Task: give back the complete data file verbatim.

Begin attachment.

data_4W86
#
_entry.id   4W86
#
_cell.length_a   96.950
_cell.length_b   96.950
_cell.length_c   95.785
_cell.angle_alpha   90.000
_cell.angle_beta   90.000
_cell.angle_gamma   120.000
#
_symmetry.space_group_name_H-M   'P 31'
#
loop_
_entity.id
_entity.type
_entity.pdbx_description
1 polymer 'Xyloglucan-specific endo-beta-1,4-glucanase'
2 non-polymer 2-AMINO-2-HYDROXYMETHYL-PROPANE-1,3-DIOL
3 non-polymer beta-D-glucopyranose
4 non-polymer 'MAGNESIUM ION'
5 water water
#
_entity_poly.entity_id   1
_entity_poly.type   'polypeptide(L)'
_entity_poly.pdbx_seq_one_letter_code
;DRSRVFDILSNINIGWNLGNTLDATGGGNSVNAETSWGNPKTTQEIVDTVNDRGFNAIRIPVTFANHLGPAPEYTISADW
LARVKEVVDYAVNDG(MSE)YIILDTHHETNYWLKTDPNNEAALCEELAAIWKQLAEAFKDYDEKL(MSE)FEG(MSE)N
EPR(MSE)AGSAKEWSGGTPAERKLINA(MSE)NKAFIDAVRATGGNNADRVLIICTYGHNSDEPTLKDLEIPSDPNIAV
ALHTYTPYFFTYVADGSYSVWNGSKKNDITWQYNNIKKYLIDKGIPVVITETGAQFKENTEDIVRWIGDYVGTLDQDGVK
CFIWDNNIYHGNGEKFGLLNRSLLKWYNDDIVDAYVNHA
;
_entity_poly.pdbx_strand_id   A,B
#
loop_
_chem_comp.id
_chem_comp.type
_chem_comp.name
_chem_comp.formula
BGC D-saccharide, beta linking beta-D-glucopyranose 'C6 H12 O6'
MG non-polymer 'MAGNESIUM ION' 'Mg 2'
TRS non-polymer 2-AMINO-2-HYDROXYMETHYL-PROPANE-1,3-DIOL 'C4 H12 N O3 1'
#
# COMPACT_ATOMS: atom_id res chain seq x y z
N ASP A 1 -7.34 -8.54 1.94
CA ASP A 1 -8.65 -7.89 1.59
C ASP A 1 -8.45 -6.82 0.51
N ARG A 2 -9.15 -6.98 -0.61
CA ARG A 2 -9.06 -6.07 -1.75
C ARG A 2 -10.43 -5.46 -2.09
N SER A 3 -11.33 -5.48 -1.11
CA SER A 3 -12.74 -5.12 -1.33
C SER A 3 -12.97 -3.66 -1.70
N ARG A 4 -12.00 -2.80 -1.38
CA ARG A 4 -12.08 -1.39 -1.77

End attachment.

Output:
data_4W86
#
_entry.id   4W86
#
_cell.length_a   96.950
_cell.length_b   96.950
_cell.length_c   95.785
_cell.angle_alpha   90.000
_cell.angle_beta   90.000
_cell.angle_gamma   120.000
#
_symmetry.space_group_name_H-M   'P 31'
#
loop_
_entity.id
_entity.type
_entity.pdbx_description
1 polymer 'Xyloglucan-specific endo-beta-1,4-glucanase'
2 non-polymer 2-AMINO-2-HYDROXYMETHYL-PROPANE-1,3-DIOL
3 non-polymer beta-D-glucopyranose
4 non-polymer 'MAGNESIUM ION'
5 water water
#
_entity_poly.entity_id   1
_entity_poly.type   'polypeptide(L)'
_entity_poly.pdbx_seq_one_letter_code
;DRSRVFDILSNINIGWNLGNTLDATGGGNSVNAETSWGNPKTTQEIVDTVNDRGFNAIRIPVTFANHLGPAPEYTISADW
LARVKEVVDYAVNDG(MSE)YIILDTHHETNYWLKTDPNNEAALCEELAAIWKQLAEAFKDYDEKL(MSE)FEG(MSE)N
EPR(MSE)AGSAKEWSGGTPAERKLINA(MSE)NKAFIDAVRATGGNNADRVLIICTYGHNSDEPTLKDLEIPSDPNIAV
ALHTYTPYFFTYVADGSYSVWNGSKKNDITWQYNNIKKYLIDKGIPVVITETGAQFKENTEDIVRWIGDYVGTLDQDGVK
CFIWDNNIYHGNGEKFGLLNRSLLKWYNDDIVDAYVNHA
;
_entity_poly.pdbx_strand_id   A,B
#
loop_
_chem_comp.id
_chem_comp.type
_chem_comp.name
_chem_comp.formula
BGC D-saccharide, beta linking beta-D-glucopyranose 'C6 H12 O6'
MG non-polymer 'MAGNESIUM ION' 'Mg 2'
TRS non-polymer 2-AMINO-2-HYDROXYMETHYL-PROPANE-1,3-DIOL 'C4 H12 N O3 1'
#
# COMPACT_ATOMS: atom_id res chain seq x y z
N ASP A 1 -7.34 -8.54 1.94
CA ASP A 1 -8.65 -7.89 1.59
C ASP A 1 -8.45 -6.82 0.51
N ARG A 2 -9.15 -6.98 -0.61
CA ARG A 2 -9.06 -6.07 -1.75
C ARG A 2 -10.43 -5.46 -2.09
N SER A 3 -11.33 -5.48 -1.11
CA SER A 3 -12.74 -5.12 -1.33
C SER A 3 -12.97 -3.66 -1.70
N ARG A 4 -12.00 -2.80 -1.38
CA ARG A 4 -12.08 -1.39 -1.77